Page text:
“Taking bilingual students into the community really warms my heart,” said Pam. “It’s something I believe in passionately. We’re making a greater, more peaceful world to live in.”

Indianapolis Named 51st Welcoming America City

city of indianapolis logo 2015

        IWC logo

Mayor Ballard affirms Indianapolis as a Welcoming City that respects and embraces the cultural and economic contributions of immigrants

Indianapolis Mayor Greg Ballard recently affirmed Indianapolis’ commitment to identify opportunities to engage Indy’s global immigrant communities and further immigrants’ role in building the local economy as part of the Welcoming America initiative [see attached Proclamation].

Welcoming America is a national, grassroots-driven collaborative that works to promote mutual respect and cooperation between foreign-born and native-born Americans.

“Being a Welcoming City means celebrating our diversity and welcoming all people,” said Indianapolis Mayor Greg Ballard. “Immigrants not only enhance our workforce and contribute to a more vibrant and global economy, they broaden our perspective and make our neighborhoods and our city stronger. We encourage businesses and residents to join in our effort to expand opportunities and promote inclusion for all residents, including immigrants.”

Indianapolis is already a multicultural city. Residents include more than 120 nationalities and speak 90 different languages. According to the 2010 U.S. Census, 8.3 percent of Indianapolis residents are foreign-born. The Migration Policy Institute ranked Indianapolis ninth in population change in the number of foreign-born residents, making it one of the fastest growing immigrant populations in the country.

“For 10 years the Immigrant Welcome Center has been connecting immigrants to local services to ensure they succeed in Indianapolis,” said Terri Morris Downs, Executive Director, Immigrant Welcome Center. “Earlier this year, Indianapolis leaders made a strong statement recognizing the importance of welcoming all to our city.

By seeking this designation, Mayor Ballard extends this welcoming hand to immigrants who enrich our community civically, economically, culturally and socially. We are looking forward to working with leaders from the public and private sectors on policies and best practices that ensure immigrants thrive in Indianapolis.”

Welcoming America provides tools and resources to help participating cities advance their welcoming resolutions [See Mayor Ballard’s Resolution], initiatives and strategies. City leaders also can participate in national and transatlantic learning exchanges that highlight promising practices from globally competitive cities.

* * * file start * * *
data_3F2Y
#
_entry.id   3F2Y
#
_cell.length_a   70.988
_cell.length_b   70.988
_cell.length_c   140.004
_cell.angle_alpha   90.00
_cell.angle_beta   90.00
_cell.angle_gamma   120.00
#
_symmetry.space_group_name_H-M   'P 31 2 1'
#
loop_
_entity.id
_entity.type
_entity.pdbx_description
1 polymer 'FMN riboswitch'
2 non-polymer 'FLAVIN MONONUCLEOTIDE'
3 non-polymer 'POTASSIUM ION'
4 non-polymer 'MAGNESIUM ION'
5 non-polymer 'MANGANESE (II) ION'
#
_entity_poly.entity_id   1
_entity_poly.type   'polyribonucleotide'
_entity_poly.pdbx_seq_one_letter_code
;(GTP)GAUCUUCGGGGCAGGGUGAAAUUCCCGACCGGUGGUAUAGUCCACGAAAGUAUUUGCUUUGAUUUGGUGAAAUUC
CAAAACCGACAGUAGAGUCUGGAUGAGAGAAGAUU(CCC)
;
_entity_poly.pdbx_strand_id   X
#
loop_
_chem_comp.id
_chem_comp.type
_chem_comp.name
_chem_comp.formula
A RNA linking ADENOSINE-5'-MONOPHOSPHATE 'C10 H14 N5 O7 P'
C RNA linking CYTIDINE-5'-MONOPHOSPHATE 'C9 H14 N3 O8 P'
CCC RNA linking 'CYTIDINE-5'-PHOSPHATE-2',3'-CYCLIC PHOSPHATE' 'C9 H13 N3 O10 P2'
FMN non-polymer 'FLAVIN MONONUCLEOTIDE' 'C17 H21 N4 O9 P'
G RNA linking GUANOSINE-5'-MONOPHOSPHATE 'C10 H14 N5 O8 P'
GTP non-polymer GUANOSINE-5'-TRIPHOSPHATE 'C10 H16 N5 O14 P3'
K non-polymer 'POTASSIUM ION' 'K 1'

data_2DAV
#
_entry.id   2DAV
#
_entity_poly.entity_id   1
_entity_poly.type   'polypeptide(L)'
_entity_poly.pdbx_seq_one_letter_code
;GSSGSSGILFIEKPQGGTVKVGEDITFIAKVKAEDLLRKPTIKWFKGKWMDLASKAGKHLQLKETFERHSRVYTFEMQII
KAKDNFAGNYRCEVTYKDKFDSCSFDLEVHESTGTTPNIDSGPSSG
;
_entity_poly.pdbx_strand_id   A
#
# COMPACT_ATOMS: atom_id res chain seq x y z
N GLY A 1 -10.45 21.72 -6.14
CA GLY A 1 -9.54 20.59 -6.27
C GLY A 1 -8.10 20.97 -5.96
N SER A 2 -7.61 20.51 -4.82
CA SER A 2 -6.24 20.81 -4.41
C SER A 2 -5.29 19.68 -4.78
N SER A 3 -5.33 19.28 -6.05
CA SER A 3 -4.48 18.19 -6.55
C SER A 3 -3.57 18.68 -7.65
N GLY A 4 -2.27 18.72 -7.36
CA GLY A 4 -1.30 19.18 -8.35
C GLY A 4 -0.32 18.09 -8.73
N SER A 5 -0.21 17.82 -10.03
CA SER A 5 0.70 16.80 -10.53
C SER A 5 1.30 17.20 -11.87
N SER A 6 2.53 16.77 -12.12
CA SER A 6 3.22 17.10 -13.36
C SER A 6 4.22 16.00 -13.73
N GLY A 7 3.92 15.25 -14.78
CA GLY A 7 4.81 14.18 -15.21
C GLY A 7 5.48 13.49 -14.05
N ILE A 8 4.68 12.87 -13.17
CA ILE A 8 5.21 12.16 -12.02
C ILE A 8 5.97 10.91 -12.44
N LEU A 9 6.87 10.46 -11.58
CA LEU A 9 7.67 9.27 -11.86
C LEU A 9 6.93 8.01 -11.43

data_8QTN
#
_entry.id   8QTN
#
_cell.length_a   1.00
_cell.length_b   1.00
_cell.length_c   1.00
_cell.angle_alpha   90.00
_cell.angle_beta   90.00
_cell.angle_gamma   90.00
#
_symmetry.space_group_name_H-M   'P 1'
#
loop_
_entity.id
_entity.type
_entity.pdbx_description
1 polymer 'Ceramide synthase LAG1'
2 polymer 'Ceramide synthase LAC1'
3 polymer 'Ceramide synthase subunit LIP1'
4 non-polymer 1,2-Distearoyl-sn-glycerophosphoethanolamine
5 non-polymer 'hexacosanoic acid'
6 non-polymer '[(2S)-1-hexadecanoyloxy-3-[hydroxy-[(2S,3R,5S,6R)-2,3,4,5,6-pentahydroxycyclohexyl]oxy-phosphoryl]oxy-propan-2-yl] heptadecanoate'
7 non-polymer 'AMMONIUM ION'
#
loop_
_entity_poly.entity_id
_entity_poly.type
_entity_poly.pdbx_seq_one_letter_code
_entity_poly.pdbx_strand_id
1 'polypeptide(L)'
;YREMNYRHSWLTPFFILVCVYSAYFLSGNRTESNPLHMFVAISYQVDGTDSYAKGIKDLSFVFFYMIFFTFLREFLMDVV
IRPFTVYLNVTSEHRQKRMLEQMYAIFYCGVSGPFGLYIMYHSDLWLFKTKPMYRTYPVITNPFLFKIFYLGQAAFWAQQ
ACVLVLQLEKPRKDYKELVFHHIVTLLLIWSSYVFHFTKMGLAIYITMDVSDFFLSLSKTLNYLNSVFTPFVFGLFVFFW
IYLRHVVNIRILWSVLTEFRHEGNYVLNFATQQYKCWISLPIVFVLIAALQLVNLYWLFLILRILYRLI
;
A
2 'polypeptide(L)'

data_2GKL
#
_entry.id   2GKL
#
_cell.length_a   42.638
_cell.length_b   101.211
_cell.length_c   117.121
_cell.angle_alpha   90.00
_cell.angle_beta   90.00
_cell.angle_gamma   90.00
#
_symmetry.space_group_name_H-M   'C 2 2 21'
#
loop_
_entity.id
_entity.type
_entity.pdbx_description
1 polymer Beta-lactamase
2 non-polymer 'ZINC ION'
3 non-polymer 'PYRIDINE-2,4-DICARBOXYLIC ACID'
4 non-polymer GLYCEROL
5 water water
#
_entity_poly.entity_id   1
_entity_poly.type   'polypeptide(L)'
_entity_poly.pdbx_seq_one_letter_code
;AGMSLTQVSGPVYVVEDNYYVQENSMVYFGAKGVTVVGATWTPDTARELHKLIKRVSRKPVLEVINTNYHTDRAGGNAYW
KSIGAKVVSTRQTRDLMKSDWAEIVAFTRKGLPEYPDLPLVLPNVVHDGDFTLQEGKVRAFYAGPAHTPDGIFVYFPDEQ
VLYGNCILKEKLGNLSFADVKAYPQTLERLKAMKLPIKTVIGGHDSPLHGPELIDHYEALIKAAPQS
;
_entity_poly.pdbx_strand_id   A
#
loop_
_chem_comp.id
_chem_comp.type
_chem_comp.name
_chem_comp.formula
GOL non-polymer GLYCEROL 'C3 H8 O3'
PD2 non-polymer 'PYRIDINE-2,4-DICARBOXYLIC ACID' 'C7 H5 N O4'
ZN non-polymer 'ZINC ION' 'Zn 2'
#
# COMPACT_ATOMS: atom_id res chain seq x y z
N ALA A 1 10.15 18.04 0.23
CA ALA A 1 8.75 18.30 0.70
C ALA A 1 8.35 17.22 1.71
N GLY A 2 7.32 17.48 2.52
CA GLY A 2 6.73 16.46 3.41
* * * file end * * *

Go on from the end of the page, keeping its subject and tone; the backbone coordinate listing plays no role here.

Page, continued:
The Immigrant Welcome Center already hosts a celebration event as part of National Welcoming Week. Designed to help residents and new immigrants connect and learn about other cultures, the third annual Welcoming Week will be Sept. 13-19, 2015, in Indianapolis.

“We applaud Mayor Ballard for his leadership in recognizing that our diverse population is our greatest asset, and for committing to work in partnership with the community to build a more inclusive and welcoming Indianapolis,” said David Lubell, Executive Director, Welcoming America. “We encourage other leaders in Indiana to follow his lead.”

Indiana Weather a Change for Some Refugees

After watching a group of Ethiopian teenagers walk through the snow wearing abeysandals and no winter coats, Abey, a Natural Helper from the Immigrant Welcome Center, was compelled to help. She recruited friends and together they bought inexpensive coats and blankets to give to the children so their walk to school could be warmer.
“They came from a different climate and weren’t prepared,” said Abey, who is Ethiopian-born and has been in Indianapolis since 1982 (pictured second from the left).
But first, they had to track the kids down. Abey’s friend from Sudan helped her locate the students and translated English to Sudanese so the children could understand.
“People from this region are too proud to accept handouts,” said Abey. “They won’t go to a food line, but will accept help when it is offered, and are always very gracious.”
If smiles are any indication, the students appreciated Abey’s help and the clothes to get them through the cold Indiana winters.

Indian wedding extravaganza blends cultures, old and new

Indy Star, September 14

Priya Patel was married in red. But when the reception to celebrate her wedding began that evening, she appeared in a stunning white gown that cascaded to the floor.

The two dresses symbolized two equally important traditions. In deference to her Hindu heritage, she wore a red with white sari for her wedding ceremony; white is considered a funereal color and red an auspicious one. But she also knew she wanted the full American bridal experience.

Read article.